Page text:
M.I.s for Beetham were transcribed in Monumental Inscriptions of Westmorland by E. Bellasis 1888-89 and are available on Westmorland Papers.
Nicolson and Burn: The history and antiquities of the counties of Westmorland and Cumberland. 1777. Transcribed by Anne Nichols.
"Betham seems to have had its name from the river Betha, which runs through the village, and so by Milnthorp into the sea; as much as to say, the hamlet or village on the river Betha. This river is now called Bela, by corruption as it seemeth; for in Mr. Machel's account it is invariably written Betha, without any imtimation of its having any other name. And Mr. Leland who travelled through this country in the reign of king Henry the eighth, says, "By Bytham runneth Byth water, a pretty river." And especially, in a grant of landss and other possessions to the priory of Conishead (as hereafter mentioned), it is expressly called the water of Betha.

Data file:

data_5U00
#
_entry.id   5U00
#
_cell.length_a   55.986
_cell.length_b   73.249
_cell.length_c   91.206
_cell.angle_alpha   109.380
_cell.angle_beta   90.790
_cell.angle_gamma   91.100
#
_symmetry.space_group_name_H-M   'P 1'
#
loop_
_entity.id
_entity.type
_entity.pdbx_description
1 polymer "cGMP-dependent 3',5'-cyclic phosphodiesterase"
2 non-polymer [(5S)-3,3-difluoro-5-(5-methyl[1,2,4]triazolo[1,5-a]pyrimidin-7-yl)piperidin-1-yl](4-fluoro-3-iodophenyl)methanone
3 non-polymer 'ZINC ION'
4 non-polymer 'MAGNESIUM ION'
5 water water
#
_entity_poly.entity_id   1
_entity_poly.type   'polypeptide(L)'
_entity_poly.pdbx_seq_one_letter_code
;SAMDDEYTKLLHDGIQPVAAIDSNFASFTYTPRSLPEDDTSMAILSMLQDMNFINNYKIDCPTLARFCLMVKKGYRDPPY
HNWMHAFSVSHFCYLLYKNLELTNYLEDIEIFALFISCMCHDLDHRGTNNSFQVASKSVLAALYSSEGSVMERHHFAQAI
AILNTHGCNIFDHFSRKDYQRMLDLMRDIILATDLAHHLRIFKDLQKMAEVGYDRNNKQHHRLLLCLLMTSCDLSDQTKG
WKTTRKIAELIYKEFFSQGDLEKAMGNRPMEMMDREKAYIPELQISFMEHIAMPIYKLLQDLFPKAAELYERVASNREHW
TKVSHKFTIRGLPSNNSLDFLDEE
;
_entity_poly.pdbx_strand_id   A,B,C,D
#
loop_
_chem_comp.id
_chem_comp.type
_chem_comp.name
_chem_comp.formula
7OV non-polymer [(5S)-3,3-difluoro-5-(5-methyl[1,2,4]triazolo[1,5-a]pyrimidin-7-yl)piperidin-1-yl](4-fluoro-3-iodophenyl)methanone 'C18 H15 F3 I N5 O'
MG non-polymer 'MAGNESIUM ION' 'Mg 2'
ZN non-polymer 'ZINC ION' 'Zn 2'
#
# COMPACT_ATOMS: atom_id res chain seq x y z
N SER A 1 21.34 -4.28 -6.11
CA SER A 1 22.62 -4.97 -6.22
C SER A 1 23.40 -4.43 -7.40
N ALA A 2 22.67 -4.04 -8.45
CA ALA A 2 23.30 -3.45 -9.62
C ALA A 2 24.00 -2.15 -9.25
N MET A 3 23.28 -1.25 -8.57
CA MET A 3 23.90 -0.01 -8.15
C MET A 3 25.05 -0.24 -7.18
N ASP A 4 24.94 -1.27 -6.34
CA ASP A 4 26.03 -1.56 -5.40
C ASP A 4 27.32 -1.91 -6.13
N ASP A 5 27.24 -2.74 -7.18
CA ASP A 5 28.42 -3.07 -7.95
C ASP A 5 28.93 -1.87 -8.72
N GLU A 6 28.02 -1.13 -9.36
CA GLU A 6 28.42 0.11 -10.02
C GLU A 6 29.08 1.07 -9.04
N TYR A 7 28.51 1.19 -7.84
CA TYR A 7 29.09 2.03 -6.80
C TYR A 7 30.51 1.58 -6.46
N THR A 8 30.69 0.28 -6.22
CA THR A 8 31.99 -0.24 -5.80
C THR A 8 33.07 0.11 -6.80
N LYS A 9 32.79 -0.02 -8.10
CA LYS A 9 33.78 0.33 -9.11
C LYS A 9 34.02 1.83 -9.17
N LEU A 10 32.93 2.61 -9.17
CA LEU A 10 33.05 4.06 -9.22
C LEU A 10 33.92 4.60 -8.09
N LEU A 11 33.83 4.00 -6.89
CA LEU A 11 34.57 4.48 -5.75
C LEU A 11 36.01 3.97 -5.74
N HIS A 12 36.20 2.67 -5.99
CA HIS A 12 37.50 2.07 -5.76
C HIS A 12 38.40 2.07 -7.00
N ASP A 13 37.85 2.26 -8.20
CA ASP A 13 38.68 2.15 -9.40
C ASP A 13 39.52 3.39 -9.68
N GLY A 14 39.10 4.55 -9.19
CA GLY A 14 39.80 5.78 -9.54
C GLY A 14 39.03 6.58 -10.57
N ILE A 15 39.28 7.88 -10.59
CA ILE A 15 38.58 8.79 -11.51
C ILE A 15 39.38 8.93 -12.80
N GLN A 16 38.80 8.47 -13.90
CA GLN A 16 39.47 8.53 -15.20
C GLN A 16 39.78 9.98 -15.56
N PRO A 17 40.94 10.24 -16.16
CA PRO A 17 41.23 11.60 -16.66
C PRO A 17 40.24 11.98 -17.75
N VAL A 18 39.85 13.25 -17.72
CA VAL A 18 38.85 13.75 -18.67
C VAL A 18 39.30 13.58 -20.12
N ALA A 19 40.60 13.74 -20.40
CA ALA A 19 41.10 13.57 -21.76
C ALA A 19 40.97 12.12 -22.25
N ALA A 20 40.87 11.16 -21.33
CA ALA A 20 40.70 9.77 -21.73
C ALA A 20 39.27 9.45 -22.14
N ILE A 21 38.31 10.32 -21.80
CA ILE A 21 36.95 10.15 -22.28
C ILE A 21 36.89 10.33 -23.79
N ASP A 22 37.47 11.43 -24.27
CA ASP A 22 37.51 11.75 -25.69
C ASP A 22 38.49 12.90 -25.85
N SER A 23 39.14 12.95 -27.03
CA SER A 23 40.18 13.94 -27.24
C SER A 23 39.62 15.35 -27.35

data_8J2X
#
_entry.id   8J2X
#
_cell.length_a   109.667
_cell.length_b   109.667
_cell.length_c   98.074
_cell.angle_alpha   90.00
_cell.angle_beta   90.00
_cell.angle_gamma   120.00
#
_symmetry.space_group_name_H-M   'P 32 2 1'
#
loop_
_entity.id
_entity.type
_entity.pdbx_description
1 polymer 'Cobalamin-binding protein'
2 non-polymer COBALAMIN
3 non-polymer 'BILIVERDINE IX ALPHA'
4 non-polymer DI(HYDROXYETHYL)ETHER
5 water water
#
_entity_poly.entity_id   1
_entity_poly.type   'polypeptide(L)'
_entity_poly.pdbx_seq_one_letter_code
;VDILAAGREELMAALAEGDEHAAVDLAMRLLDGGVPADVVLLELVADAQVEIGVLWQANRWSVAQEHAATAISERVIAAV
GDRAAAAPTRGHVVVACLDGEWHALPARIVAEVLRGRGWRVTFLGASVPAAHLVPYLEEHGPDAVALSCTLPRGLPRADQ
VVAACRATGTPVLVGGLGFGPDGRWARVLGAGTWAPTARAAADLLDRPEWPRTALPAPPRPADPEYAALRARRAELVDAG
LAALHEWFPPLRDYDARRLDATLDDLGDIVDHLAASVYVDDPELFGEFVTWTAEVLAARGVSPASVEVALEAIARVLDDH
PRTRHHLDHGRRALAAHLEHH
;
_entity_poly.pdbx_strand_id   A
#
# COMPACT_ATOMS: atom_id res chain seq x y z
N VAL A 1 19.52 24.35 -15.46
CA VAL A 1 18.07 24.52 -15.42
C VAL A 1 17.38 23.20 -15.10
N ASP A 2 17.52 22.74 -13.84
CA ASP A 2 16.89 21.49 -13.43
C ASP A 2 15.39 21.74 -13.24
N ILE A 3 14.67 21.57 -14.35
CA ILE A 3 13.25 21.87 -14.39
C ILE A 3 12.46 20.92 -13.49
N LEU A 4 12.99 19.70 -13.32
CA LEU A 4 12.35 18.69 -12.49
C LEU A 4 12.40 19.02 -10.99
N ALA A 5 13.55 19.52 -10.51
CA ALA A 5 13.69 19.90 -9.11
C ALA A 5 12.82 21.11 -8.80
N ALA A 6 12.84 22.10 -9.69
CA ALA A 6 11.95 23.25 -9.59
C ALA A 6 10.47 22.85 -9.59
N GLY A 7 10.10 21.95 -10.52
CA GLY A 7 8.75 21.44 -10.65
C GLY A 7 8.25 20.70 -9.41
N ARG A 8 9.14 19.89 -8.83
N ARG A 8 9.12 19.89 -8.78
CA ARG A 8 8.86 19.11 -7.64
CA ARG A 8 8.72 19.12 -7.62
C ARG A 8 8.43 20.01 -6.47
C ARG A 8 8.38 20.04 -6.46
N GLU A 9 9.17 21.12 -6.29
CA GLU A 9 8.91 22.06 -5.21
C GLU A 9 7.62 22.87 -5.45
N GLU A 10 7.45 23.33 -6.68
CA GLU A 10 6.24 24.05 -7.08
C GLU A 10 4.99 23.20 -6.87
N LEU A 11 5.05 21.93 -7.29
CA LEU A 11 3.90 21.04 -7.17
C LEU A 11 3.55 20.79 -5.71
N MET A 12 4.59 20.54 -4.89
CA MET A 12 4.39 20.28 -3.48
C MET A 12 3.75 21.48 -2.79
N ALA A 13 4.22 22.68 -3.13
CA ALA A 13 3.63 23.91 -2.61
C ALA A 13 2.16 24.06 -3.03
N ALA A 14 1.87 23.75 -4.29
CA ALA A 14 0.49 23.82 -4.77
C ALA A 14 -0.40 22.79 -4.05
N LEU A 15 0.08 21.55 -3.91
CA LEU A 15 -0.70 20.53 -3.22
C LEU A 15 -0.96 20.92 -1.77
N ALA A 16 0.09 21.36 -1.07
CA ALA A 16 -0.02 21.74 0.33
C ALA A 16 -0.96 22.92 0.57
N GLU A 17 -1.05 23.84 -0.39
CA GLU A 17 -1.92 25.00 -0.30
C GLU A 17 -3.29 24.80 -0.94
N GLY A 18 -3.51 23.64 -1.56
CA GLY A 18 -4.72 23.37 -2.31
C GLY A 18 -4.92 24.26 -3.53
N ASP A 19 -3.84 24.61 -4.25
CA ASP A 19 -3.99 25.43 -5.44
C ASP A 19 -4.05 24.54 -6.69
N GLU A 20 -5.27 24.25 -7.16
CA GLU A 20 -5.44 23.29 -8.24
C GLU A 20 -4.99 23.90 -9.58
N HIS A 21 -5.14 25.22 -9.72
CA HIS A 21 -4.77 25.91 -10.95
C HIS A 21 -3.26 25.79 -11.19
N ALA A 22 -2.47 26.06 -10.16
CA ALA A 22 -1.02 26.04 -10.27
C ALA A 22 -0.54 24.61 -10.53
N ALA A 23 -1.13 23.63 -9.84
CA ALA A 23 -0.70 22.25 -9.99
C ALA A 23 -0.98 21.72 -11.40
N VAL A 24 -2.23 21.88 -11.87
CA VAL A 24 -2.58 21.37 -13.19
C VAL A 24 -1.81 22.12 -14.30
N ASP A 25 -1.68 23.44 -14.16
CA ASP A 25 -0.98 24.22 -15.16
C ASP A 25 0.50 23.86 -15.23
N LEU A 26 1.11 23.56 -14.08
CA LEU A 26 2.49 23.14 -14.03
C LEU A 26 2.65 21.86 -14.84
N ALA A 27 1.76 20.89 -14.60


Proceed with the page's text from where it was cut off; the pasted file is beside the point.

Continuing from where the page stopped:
Sometimes the name of the place is written Bethom; in which respect it may be understood to signify the holme ground adjoining the river.
This parish is bounded on the East by the parish of Burton (indeed it runs almost quite through and intersects the said parish of Burton, which part is called Farleton); on the South, by the parish of Warton in the county of Lancaster; on the West, by the sea; on the North-west by the parish of Cartmell in the said county of Lancaster; and on the North, by the parish of Heversham.
The church, according to Mr. Machel's account, is dedicated to St. Leoth or Lyth, otherwise called Lioba or Liobgytha; but according to Mr. Brown Willis it is dedicated to St. Michael. It is a vicarage, in the patronage of the crown, and in the presentation (under the crown) of the chancellor of the duchy of Lancaster. In the parish of Betham there are three divisions (exclusive of Witherslack) which seem anciently to have been all one manor or lordship, to wit, Betham, Haverbrack, and Farleton. ...Witherslack, Methop and Ulva, are included within a peninsula (as it were) between Winster beck, Brigsteer moss, and the Sands... by reason of their great distance from the parish church, a chapel was anciently erected... ... consecrated in the year 1671, by the name of the chapel of St. Paul."
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